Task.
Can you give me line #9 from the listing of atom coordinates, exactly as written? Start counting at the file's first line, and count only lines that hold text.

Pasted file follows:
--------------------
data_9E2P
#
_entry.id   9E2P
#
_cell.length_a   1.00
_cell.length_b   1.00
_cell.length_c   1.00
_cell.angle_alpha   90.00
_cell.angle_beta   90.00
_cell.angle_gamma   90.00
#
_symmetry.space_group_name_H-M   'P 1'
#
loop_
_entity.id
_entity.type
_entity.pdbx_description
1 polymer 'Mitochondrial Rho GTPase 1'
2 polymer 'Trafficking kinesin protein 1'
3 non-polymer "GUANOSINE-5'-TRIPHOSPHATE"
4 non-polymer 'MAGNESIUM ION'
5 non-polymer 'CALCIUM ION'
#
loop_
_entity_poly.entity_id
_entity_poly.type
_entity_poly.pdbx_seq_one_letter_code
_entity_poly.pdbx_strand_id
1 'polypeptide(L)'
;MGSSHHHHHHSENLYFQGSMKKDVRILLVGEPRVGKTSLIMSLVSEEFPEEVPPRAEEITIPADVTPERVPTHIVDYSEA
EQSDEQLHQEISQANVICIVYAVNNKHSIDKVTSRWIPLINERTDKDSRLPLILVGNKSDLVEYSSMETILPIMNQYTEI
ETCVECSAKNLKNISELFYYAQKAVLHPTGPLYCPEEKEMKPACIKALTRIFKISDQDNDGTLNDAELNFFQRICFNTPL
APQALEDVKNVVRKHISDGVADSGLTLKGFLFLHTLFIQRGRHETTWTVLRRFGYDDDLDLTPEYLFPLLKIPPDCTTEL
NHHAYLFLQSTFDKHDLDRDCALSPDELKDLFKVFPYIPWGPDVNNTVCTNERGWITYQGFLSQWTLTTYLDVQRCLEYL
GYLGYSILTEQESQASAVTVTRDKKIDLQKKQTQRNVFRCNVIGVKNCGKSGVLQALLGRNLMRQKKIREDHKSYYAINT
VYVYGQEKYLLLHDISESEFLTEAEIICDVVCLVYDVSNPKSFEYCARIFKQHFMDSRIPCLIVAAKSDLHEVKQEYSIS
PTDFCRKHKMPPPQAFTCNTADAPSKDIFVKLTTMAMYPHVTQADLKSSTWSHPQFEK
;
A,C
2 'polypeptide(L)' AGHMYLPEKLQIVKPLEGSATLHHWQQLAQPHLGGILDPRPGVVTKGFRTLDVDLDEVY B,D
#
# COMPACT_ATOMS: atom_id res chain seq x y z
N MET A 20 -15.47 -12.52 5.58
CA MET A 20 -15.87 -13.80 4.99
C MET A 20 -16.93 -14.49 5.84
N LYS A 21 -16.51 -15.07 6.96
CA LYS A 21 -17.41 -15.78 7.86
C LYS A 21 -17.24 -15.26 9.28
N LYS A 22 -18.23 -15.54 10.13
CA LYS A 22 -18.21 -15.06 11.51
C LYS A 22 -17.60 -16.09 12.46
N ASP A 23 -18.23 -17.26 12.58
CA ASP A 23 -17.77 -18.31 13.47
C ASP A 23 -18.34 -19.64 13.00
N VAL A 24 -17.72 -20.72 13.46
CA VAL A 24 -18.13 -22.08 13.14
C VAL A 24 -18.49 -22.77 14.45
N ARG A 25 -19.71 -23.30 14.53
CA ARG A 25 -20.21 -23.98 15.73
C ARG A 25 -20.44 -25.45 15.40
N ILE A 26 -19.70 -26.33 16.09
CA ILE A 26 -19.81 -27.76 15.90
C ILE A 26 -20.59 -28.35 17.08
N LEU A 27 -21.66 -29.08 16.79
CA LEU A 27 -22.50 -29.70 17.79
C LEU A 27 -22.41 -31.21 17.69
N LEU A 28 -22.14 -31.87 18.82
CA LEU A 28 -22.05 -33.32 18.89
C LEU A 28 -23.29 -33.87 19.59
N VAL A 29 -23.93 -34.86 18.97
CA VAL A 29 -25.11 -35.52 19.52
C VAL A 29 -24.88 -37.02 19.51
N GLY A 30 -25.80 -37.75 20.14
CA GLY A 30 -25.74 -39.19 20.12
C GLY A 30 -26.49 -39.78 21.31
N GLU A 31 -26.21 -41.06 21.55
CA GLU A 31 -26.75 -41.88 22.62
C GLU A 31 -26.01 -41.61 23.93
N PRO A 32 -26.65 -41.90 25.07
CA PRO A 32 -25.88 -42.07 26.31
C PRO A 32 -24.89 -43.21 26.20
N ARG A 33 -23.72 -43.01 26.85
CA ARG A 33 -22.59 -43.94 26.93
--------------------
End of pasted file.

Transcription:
_cell.angle_beta   90.00